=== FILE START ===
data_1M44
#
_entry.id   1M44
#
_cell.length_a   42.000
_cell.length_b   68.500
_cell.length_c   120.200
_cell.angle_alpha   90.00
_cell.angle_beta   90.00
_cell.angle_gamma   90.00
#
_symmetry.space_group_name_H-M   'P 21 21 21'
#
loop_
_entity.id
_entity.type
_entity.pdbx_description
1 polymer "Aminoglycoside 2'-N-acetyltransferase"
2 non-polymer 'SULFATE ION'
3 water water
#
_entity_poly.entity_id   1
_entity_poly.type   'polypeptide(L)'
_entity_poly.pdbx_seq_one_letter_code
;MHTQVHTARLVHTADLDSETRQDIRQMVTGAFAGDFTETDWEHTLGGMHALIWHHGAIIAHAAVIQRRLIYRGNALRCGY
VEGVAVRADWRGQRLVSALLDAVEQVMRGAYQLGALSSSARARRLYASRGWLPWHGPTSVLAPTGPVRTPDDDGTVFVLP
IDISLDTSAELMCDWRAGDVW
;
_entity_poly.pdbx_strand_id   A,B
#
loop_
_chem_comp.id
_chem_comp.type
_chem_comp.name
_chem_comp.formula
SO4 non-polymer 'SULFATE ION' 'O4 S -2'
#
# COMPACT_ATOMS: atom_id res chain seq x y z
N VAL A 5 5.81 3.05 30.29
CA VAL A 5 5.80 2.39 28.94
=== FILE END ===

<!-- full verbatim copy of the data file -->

data_1M44
#
_entry.id   1M44
#
_cell.length_a   42.000
_cell.length_b   68.500
_cell.length_c   120.200
_cell.angle_alpha   90.00
_cell.angle_beta   90.00
_cell.angle_gamma   90.00
#
_symmetry.space_group_name_H-M   'P 21 21 21'
#
loop_
_entity.id
_entity.type
_entity.pdbx_description
1 polymer "Aminoglycoside 2'-N-acetyltransferase"
2 non-polymer 'SULFATE ION'
3 water water
#
_entity_poly.entity_id   1
_entity_poly.type   'polypeptide(L)'
_entity_poly.pdbx_seq_one_letter_code
;MHTQVHTARLVHTADLDSETRQDIRQMVTGAFAGDFTETDWEHTLGGMHALIWHHGAIIAHAAVIQRRLIYRGNALRCGY
VEGVAVRADWRGQRLVSALLDAVEQVMRGAYQLGALSSSARARRLYASRGWLPWHGPTSVLAPTGPVRTPDDDGTVFVLP
IDISLDTSAELMCDWRAGDVW
;
_entity_poly.pdbx_strand_id   A,B
#
loop_
_chem_comp.id
_chem_comp.type
_chem_comp.name
_chem_comp.formula
SO4 non-polymer 'SULFATE ION' 'O4 S -2'
#
# COMPACT_ATOMS: atom_id res chain seq x y z
N VAL A 5 5.81 3.05 30.29
CA VAL A 5 5.80 2.39 28.94